Until taking on the responsibility for this paper route, I never would have thought about remembering a delivery person in such a manner.  But it is so kind and thoughtful and makes such a difference, especially when the worker is a child.

So, thank you to all those who express appreciation through little "Random Acts of Kindness."  They are much appreciated!

Happy Easter, everyone!

Tuesday, 19 April 2011

POETRY ~ "And Spring arose on the garden fair..." ~ By: Percy Bysshe Shelley

"And Spring arose on the garden fair,
Like the Spirit of Love felt everywhere;
And each flower and herb on Earth's dark breast
rose from the dreams of its wintry rest."
~Percy Bysshe Shelley

VIDEOS ~ "Mood Indigo" ~ Duke Ellington 1969

EDWARD KENNEDY "DUKE" ELLINGTON (b. April 29, 1899; d. May 24, 1974).  Composer.  Bandleader.  Pianist.  Regarded as the greatest composer in jazz history.  "Duke" Ellington (called "Duke" because of the manner in which he dressed and conducted himself) composed approximately two thousand songs, covering a huge array of genres including ballet, nightclub, motion pictures, live theater, and concert halls.  In 1930 he formed the Duke Ellington orchestra, which became prominent through radio broadcasts and film performances.  During the 1940s he toured with his band both in the United States and in Europe.  Among his most well-known songs are:  "It Don't Mean a Thing (If It Ain't Got That Swing)" (1932), which came alive during the swing era, and "Take the 'A' Train" (1941).  Throughout his career, Ellington won eleven Grammys, was honored with nineteen doctorate degrees, and was given the Presidential Medal of Freedom in 1969 and the French Legion of Honor in 1973.  He was truly the duke of jazz.
               ~ Biographical Notes taken from "Ellington was not a Street"  By:  Ntozake Shange

SPEECH ARTS ~ $100.00 Scholarship Presented at Gala Awards Concert

Delighted Winner!
It's obvious Alisdair is delighted in the above photograph.  He's learned that "hard work pays off" ~ and some times not quite the way you think!

Scholarship Certificate
Friday evening, Alisdair received a Scholarship Certificate at the Battlefords Kiwanis Music Festival's "Gala Awards Concert" for 2011.  The Certificate says the award was for the "Battlefords Kiwanis Music Festival Junior Speech Arts Test Piece."  A cheque for $100.00 accompanied the certificate. 

The "hard, cold cash!"
Being new at the Music Festival scene, we weren't sure what a "Test Piece" actually was.  Apparently they are classes where the participants are given a specific poem or passage to perform.  The award, then, was for "Sacred Reading" (Matthew 25:31-40). He received a mark of 89% for that particular entry.

READING ~ Fun With Dick and Jane ~ "Look up. Look up, up, up!"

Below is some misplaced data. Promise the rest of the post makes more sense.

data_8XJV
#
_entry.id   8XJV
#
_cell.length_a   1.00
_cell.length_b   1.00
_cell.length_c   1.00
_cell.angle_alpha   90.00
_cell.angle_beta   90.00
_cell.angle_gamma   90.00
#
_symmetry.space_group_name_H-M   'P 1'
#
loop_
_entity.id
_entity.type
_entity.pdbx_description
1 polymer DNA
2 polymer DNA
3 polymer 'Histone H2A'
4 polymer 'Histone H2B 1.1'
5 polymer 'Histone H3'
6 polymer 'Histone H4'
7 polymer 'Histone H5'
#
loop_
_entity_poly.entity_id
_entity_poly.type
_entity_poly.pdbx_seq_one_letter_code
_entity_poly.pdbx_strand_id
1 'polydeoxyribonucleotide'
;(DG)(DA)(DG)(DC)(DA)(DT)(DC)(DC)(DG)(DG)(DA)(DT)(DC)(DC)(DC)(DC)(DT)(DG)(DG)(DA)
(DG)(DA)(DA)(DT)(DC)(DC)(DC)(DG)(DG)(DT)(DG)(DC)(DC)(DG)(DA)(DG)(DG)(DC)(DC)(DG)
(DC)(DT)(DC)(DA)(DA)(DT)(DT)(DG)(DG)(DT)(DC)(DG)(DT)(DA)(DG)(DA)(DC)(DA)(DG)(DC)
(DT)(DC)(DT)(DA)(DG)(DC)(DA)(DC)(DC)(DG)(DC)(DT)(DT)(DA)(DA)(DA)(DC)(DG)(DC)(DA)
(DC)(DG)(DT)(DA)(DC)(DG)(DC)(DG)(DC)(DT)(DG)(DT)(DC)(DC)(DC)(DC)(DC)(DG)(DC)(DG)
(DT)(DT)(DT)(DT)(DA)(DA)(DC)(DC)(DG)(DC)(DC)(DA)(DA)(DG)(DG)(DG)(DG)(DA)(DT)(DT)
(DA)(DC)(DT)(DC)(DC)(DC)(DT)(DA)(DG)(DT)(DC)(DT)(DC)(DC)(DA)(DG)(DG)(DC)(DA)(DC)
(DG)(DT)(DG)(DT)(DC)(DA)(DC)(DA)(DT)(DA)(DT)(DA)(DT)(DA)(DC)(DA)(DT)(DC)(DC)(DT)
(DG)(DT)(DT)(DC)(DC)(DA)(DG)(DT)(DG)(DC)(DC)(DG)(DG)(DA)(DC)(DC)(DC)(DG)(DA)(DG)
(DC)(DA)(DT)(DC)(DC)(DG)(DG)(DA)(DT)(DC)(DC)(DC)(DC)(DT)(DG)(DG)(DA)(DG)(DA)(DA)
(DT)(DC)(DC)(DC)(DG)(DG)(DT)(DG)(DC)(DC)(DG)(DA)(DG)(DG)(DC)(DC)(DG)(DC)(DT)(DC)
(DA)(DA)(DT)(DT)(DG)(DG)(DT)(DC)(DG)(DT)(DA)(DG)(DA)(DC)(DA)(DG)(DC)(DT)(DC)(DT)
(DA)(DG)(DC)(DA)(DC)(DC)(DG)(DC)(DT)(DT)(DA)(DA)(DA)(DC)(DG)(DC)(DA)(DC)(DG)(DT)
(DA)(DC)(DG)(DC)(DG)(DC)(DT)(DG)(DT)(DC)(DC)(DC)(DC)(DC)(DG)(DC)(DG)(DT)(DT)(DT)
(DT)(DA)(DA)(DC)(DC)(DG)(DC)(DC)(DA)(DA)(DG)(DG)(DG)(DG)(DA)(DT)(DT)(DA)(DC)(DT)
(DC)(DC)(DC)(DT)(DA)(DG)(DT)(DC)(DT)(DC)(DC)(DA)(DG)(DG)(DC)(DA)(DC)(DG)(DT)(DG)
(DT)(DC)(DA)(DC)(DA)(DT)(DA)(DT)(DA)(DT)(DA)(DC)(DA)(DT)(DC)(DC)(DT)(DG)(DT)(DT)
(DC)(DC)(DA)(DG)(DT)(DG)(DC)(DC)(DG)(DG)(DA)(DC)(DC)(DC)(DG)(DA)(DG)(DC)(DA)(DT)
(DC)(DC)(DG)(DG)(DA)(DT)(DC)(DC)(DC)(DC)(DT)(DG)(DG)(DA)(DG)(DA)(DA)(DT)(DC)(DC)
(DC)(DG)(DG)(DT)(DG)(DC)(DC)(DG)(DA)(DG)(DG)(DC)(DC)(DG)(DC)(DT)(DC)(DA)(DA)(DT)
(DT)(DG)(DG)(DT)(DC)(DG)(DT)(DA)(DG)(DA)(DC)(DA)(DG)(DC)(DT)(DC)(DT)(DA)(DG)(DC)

Did you learn to read with the "Dick and Jane" series?  The frontspiece in this reprinted Reader ["Fun With Dick and Jane"] tells us "Millions of Americans remember Dick and Jane (and Sally and Spot too!).  The little stories with their simple vocabulary words and warmly rendered illustrations were a hallmark of American education in the 1950s and 1960s."

It wasn't just Americans who learned to read with Dick and Jane ~ thousands of Canadians, too, owe their literacy to this sibling pair.  And I am one of them.

So, when I discovered that some of the Readers had been reprinted by Grosset & Dunlap:  New York, and were available through the library, just for fun I ordered one. Besides, I was feeling a teeny, weeny bit nostalgic!  The book eventually arrived from Estevan and I read the six short stories to the children a few times at bedtime.  It wasn't my specific intention to teach Isobel to read ~ I was just enjoying reading stories to my children that were related to my own childhood of long ago.

But then it happened.  We'd gone through the book a few times on previous occasions.  I started reading "Look Up," the first story in the 32-page book.  I paused at the word "look." Suddenly, a tiny voice chimed in "look....look up." And then she did it again.  "Look up, up, up."

The actual page from the book...

I stopped and excitedly said, "ISOBEL YOU ARE READING!!"  And then I gave her a "High Five!"  I am still amazed!

Unfortunately, we need to return the book shortly. However, we do have an old tattered copy of "The New Friends and Neighbours:  The New Basic Reader," published by W. J. Gage And Company Limited of Toronto.  It also features my old friends, Dick and Jane, but at a slightly more advanced level.  Nevertheless, it will give more sight reading practice for Isobel until we can obtain another easy reader.